"If I had any wish I would still be doing that fun job," he said. "It had everything, but particularly a camaraderie unmatched anywhere else I’ve worked." To the uninitiated, such an assignment would sound grueling. There were the long, bone-rattling flights over desert mountains in an unpressurized DC-3 or F27 — one time the F27 even slid off the runway when its landing gear broke. There was also an emergency landing in a damaged military helicopter.
Then there were the months of long stays in a remote desert.
"You drank beer at night and you stressed during the day," he said, laughing. "There were long hours leading to any test and it really brought people together. It was a real team sport. We were combining good science with important work for the benefit of the country. When the test was complete we knew we had done something extraordinary."
"Bob’s career has always been extraordinary, and under his leadership, our operations have thrived," said Lab Director Bruce Tarter. "His role in our relationships with the University of California and with the Department of Energy have been crucial. His departure will be felt by all elements of the Laboratory."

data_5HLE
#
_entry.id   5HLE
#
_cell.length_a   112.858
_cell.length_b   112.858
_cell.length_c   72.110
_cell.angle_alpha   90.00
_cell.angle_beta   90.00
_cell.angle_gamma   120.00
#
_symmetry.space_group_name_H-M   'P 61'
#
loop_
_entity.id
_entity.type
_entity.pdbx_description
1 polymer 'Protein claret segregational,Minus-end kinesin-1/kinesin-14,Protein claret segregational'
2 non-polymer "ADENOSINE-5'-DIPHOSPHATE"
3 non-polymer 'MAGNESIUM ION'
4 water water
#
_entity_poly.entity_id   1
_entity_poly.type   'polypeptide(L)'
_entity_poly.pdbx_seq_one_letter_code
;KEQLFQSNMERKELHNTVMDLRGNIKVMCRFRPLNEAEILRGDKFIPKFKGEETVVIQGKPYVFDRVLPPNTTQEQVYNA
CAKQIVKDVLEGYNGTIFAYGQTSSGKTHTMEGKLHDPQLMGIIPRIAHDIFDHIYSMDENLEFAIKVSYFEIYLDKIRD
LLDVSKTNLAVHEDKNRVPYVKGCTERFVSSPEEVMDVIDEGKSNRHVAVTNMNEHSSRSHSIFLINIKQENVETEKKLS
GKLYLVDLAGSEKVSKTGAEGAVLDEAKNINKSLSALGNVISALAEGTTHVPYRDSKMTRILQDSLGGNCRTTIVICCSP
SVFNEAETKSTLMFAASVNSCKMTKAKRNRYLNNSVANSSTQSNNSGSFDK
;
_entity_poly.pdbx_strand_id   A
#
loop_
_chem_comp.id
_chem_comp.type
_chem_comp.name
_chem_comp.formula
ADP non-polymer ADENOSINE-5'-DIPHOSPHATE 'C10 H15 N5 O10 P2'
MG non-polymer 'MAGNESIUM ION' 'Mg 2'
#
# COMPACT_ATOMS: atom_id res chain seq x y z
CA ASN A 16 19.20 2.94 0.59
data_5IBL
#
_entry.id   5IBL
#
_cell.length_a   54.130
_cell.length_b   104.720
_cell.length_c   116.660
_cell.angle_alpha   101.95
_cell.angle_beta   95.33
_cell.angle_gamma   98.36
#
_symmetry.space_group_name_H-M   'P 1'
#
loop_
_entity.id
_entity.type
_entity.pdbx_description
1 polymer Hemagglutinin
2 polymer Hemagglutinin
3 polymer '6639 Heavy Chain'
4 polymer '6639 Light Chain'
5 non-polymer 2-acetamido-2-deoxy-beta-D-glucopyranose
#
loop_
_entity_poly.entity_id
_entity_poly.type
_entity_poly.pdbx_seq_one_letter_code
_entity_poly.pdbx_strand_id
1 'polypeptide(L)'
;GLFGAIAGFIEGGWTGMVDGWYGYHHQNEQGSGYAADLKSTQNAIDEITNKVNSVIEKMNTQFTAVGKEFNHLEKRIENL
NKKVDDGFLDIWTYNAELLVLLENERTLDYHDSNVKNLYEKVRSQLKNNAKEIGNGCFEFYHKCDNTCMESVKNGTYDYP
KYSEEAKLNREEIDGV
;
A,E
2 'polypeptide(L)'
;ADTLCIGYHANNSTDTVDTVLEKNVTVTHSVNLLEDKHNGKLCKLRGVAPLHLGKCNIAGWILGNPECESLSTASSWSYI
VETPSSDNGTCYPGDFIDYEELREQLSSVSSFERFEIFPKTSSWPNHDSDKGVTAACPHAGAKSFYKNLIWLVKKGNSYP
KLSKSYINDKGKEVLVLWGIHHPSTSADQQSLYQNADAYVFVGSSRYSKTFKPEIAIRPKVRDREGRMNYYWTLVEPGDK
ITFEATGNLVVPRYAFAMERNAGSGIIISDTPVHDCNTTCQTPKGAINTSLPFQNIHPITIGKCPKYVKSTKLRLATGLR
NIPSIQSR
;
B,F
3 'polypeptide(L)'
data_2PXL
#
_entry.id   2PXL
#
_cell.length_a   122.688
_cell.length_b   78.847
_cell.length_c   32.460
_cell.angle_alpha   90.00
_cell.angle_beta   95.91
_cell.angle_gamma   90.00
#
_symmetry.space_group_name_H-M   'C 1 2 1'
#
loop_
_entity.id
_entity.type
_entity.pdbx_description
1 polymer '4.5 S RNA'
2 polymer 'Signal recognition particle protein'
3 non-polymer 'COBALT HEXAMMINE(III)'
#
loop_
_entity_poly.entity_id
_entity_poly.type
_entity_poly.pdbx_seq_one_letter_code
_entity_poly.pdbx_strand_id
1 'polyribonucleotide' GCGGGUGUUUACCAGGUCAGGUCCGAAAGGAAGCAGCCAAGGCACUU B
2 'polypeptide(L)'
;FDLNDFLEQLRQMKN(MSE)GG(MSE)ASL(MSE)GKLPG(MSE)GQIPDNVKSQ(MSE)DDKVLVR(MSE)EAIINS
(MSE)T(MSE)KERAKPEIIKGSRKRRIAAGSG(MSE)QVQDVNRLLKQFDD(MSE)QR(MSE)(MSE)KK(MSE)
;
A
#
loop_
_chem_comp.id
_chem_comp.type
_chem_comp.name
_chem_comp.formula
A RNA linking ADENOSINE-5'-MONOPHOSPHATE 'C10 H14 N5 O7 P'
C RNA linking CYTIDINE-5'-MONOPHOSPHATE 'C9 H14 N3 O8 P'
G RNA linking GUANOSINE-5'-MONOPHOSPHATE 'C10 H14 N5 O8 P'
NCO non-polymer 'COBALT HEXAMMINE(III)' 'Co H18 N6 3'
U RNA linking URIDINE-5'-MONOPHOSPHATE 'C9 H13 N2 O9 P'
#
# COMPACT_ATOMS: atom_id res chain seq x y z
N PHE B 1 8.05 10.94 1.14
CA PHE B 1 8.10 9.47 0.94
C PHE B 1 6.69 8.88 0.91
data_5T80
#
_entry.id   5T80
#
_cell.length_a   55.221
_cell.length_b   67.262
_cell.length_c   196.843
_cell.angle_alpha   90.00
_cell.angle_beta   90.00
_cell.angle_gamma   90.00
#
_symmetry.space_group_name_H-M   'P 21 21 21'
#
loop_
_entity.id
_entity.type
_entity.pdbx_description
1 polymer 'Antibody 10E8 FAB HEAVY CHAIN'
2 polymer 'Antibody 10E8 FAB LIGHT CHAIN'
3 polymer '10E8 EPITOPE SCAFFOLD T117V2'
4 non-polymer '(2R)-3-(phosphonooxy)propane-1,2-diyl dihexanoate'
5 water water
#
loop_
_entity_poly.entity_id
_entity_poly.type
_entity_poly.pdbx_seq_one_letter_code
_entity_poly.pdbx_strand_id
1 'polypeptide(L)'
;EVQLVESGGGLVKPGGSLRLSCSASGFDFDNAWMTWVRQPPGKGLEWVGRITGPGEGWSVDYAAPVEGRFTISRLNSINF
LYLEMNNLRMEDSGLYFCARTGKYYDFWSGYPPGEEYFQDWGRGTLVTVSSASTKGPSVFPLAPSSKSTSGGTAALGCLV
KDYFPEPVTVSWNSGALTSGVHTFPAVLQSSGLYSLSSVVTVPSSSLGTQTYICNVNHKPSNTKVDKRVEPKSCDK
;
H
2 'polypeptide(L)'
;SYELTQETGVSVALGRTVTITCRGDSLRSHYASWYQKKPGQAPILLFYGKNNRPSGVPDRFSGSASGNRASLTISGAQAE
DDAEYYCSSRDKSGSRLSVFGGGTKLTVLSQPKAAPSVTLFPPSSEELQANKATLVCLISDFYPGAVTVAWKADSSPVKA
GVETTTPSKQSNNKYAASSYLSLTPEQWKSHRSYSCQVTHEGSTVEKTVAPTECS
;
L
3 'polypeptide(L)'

"Bob has been a resource for all us to default to," added Jeff Wadsworth, the deputy director of Science & Technology. "With his scientific background as well as his operations expertise, he has a very broad understanding of all the issues, and he wants to make sure everyone’s concerns have been addressed. Sustaining the science and technology base is a huge challenge. I will truly miss the uniqueness of character Bob has brought to his position."
In addition to the expertise Kuckuck brings, Wadsworth says he will miss the sense of humor. Kuckuck and Wadsworth have been playing off each other since they began working together in 1995, always trying to make the other the target of a good oneliner. It’s not unusual for them to break into a "roast" persona at awards gatherings, birthday celebrations, and the like — sometimes even donning special costumes.
"Bob’s ability to joke around, laugh at himself and make people laugh is a tremendous asset," Wadsworth said. "When he’s around you’ve really got to protect yourself — at all costs."
"Bob doesn’t suffer from the little bit of arrogance I often see in other scientists," Kennedy said. "He has always been very approachable and very direct."